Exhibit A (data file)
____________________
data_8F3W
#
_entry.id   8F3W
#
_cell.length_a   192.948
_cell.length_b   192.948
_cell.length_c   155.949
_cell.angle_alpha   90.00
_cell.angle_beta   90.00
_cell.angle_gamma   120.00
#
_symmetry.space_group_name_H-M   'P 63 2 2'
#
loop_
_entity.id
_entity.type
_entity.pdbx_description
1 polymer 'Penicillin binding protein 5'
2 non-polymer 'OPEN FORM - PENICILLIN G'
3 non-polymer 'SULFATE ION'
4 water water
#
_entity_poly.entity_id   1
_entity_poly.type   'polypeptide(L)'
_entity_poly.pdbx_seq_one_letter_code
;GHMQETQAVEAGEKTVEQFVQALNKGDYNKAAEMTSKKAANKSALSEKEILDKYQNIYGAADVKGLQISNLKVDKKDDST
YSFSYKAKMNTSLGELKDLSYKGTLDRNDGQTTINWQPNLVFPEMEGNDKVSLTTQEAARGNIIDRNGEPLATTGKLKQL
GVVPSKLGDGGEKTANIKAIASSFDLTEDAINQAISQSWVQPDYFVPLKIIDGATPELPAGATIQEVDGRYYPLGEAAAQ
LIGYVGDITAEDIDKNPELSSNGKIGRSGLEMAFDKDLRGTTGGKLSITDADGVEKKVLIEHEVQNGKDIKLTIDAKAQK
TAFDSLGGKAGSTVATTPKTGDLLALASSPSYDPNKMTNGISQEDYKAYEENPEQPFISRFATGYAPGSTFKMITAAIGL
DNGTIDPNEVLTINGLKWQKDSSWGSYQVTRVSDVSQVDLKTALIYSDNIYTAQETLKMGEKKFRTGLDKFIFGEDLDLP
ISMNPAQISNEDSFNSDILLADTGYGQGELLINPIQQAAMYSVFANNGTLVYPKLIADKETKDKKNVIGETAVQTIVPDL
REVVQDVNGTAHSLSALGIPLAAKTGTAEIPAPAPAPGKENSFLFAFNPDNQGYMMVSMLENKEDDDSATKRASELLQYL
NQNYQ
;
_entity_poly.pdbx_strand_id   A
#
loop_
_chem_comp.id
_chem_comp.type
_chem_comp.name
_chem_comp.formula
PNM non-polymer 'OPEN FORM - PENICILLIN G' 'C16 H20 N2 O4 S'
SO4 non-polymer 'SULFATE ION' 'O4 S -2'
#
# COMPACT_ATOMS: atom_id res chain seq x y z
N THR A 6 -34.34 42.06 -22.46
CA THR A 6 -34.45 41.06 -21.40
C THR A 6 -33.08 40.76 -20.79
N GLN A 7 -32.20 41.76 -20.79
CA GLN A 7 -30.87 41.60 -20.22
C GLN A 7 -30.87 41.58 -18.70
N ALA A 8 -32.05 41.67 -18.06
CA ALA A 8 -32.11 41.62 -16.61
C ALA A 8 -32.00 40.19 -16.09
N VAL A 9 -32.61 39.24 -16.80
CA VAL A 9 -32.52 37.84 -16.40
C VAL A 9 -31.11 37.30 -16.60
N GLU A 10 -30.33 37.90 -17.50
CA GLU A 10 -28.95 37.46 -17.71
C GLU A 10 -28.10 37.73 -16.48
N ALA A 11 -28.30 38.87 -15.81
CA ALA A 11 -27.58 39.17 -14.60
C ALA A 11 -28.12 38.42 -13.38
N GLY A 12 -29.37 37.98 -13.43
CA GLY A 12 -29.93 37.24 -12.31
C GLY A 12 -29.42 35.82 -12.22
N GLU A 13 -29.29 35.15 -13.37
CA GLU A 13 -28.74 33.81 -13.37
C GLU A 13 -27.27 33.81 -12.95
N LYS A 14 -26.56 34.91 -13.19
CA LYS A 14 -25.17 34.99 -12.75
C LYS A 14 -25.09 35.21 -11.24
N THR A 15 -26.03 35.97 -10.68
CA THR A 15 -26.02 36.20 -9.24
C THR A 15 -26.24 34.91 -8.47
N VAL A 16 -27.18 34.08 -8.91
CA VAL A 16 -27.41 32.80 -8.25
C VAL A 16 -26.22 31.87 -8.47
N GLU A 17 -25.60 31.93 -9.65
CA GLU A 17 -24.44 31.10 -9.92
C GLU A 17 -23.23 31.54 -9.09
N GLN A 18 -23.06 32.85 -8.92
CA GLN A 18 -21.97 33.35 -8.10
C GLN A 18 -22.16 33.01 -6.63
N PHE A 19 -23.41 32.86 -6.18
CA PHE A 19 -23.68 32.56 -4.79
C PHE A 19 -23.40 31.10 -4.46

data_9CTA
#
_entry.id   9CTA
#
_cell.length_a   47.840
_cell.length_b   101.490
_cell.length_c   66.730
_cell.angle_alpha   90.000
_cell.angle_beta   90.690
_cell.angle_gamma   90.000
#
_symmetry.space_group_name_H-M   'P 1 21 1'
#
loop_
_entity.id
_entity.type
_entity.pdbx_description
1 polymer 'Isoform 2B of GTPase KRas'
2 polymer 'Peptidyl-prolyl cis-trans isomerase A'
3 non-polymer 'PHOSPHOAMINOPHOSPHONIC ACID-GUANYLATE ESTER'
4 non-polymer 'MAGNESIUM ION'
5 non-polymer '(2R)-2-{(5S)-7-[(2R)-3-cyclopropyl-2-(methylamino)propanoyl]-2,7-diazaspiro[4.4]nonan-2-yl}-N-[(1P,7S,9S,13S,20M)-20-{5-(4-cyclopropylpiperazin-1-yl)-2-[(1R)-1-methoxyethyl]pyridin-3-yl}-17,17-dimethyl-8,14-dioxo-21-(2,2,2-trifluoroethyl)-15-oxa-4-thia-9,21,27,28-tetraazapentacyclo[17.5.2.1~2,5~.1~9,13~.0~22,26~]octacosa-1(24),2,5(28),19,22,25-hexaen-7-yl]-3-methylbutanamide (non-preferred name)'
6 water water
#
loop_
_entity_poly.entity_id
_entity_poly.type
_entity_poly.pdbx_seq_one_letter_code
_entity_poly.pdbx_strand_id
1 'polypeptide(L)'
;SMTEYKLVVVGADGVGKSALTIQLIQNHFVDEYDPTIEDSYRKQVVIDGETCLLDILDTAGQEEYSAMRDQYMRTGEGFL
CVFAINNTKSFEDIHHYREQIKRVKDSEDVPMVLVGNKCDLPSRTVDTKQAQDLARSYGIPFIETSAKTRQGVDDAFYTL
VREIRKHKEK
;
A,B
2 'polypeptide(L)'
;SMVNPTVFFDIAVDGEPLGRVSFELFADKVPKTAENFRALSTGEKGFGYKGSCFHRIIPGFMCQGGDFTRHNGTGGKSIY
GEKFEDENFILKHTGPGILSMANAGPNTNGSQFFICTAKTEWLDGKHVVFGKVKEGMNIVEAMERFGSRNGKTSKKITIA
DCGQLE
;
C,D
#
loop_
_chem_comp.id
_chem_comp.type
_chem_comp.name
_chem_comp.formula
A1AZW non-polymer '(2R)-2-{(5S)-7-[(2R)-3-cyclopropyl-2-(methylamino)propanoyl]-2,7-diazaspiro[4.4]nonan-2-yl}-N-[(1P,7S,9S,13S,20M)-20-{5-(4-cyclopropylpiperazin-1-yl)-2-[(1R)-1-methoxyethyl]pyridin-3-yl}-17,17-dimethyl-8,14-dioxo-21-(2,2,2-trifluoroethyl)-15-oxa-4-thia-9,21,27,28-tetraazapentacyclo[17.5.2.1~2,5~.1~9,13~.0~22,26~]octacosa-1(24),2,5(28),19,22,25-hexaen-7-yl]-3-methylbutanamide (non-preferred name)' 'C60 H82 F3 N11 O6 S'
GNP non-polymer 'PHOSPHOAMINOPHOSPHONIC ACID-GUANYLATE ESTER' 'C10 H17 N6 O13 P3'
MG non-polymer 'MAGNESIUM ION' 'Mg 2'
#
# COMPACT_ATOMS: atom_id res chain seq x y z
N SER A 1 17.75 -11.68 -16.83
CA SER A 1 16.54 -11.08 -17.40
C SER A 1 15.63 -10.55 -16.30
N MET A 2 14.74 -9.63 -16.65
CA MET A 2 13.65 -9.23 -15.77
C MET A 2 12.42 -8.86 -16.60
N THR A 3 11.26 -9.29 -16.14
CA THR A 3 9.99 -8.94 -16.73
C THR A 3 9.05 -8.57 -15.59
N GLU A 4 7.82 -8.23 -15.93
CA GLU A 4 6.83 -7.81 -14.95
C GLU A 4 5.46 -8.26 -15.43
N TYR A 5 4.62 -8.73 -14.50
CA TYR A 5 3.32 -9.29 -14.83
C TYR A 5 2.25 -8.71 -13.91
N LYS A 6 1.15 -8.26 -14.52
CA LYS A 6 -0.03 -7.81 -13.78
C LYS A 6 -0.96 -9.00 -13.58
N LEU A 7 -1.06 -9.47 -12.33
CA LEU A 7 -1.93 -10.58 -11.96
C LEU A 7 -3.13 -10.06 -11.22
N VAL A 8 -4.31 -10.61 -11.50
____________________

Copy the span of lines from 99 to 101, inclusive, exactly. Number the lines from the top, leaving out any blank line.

#
_symmetry.space_group_name_H-M   'P 1 21 1'
#